ALMATY (Reuters) - Kazakhstan renamed its capital Astana as Nur-Sultan on Saturday in honor of veteran leader Nursultan Nazarbayev, who unexpectedly resigned this week after almost 30 years in power.
It is the fourth time the city’s name has been changed within six decades, and some residents and opposition figures have protested against the latest renaming, which was made official on Saturday in a decree signed by interim President Kassym-Jomart Tokayev.
The windswept city of one million people, where temperatures range from -40 degrees Celsius in winter to more than 40C during the summer, was previously called Akmolinsk, Tselinograd and Akmola before becoming Astana, meaning “capital”, after Nazarbayev moved the nation’s capital there from Almaty in 1997.
Authorities have said the many public buildings, events and companies with Astana in their titles will retain their names.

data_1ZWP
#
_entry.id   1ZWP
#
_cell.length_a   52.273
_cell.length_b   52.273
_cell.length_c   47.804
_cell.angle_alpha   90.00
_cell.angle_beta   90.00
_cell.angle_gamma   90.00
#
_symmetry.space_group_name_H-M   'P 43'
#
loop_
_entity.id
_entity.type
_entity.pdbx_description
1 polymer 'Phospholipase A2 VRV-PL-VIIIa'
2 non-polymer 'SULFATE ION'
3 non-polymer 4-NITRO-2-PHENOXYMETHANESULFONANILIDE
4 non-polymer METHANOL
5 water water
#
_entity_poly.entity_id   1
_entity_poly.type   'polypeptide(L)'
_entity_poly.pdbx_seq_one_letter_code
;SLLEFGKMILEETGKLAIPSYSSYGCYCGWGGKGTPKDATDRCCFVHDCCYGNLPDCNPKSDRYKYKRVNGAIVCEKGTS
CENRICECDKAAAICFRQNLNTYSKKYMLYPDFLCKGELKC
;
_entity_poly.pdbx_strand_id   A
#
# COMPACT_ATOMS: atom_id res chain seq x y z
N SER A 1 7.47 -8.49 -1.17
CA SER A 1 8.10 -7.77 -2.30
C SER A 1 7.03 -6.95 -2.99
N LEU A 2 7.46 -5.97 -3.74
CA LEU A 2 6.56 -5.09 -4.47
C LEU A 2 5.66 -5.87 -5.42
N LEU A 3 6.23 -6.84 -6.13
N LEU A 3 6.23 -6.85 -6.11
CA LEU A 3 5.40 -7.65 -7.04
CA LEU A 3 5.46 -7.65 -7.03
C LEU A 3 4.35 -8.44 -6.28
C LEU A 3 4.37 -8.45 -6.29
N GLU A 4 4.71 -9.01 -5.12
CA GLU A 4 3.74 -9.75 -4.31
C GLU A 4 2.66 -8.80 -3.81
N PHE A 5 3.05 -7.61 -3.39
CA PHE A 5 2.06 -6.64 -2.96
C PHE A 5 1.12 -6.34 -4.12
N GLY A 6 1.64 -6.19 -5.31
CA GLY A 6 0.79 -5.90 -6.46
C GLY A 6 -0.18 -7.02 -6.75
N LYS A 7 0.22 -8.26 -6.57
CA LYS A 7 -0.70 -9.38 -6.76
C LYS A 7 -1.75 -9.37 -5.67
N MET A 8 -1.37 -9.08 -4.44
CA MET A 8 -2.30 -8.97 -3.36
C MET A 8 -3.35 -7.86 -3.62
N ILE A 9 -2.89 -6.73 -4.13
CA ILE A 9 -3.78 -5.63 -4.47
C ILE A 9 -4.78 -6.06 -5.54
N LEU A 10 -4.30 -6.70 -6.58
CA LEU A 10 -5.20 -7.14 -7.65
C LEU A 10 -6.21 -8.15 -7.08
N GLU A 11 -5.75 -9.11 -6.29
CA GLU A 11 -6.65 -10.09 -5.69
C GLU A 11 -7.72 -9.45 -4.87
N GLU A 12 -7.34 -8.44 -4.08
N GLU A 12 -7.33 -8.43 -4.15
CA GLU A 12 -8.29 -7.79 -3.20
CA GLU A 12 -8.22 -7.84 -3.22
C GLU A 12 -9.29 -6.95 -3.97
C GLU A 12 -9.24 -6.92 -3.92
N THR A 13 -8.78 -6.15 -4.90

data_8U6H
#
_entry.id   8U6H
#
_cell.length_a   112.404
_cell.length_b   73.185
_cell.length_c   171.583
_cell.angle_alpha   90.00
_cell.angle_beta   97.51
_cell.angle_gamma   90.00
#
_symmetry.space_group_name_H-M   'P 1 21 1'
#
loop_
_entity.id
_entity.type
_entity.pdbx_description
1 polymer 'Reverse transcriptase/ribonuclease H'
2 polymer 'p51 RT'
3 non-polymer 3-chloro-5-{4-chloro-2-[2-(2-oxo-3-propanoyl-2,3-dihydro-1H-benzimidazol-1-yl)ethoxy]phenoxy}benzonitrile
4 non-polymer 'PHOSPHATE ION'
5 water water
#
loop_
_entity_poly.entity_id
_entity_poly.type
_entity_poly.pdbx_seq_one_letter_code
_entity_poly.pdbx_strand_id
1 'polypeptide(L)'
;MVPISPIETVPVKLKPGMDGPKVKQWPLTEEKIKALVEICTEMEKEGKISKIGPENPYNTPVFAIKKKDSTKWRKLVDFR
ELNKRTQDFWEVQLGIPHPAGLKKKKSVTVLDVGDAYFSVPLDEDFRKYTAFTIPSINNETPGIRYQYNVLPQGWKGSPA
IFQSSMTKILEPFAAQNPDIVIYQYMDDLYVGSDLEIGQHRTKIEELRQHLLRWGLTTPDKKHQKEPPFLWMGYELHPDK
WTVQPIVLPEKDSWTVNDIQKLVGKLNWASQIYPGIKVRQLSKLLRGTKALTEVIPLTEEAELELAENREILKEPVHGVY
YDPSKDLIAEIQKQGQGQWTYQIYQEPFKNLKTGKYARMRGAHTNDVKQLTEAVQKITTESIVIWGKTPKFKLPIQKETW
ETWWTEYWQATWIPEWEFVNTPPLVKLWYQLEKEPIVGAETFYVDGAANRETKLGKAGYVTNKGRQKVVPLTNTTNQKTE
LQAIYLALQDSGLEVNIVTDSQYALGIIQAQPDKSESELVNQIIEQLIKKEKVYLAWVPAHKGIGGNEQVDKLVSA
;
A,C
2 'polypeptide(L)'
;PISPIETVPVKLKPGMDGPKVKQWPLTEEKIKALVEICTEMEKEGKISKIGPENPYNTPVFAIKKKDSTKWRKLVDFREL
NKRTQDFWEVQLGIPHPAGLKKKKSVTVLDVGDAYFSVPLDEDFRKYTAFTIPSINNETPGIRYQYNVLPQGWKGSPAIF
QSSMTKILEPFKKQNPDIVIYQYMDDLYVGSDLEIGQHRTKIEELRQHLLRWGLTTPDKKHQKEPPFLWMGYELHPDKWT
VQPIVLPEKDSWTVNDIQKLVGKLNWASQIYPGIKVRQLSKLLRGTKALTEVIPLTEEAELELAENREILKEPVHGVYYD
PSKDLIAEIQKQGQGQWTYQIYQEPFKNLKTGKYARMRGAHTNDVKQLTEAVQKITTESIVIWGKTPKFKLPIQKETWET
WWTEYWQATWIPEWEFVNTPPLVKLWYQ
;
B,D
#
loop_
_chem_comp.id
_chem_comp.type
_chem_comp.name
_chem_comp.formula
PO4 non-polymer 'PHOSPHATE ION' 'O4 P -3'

Saying a new generation of leaders was needed, Nazarbayev stepped down abruptly on Tuesday in what appeared to be the first step in a choreographed political transition that will see him retain considerable sway.
The 78-year-old former steel worker and Communist party apparatchik appeared alongside Tokayev at several events this week and the two spoke to Russian President Vladimir Putin by telephone together.
Nazarbayev, who had ruled the vast oil and gas-rich Central Asian nation since 1989, when it was still part of the Soviet Union, remains the head of the security council and the ruling Nur Otan party.
Nazarbayev’s foe, fugitive banker and opposition politician Mukhtar Ablyazov, has accused him of planning a dynastic succession that would see his daughter succeed him.
Reporting by Olzhas Auyezov; Editing by Helen Popper
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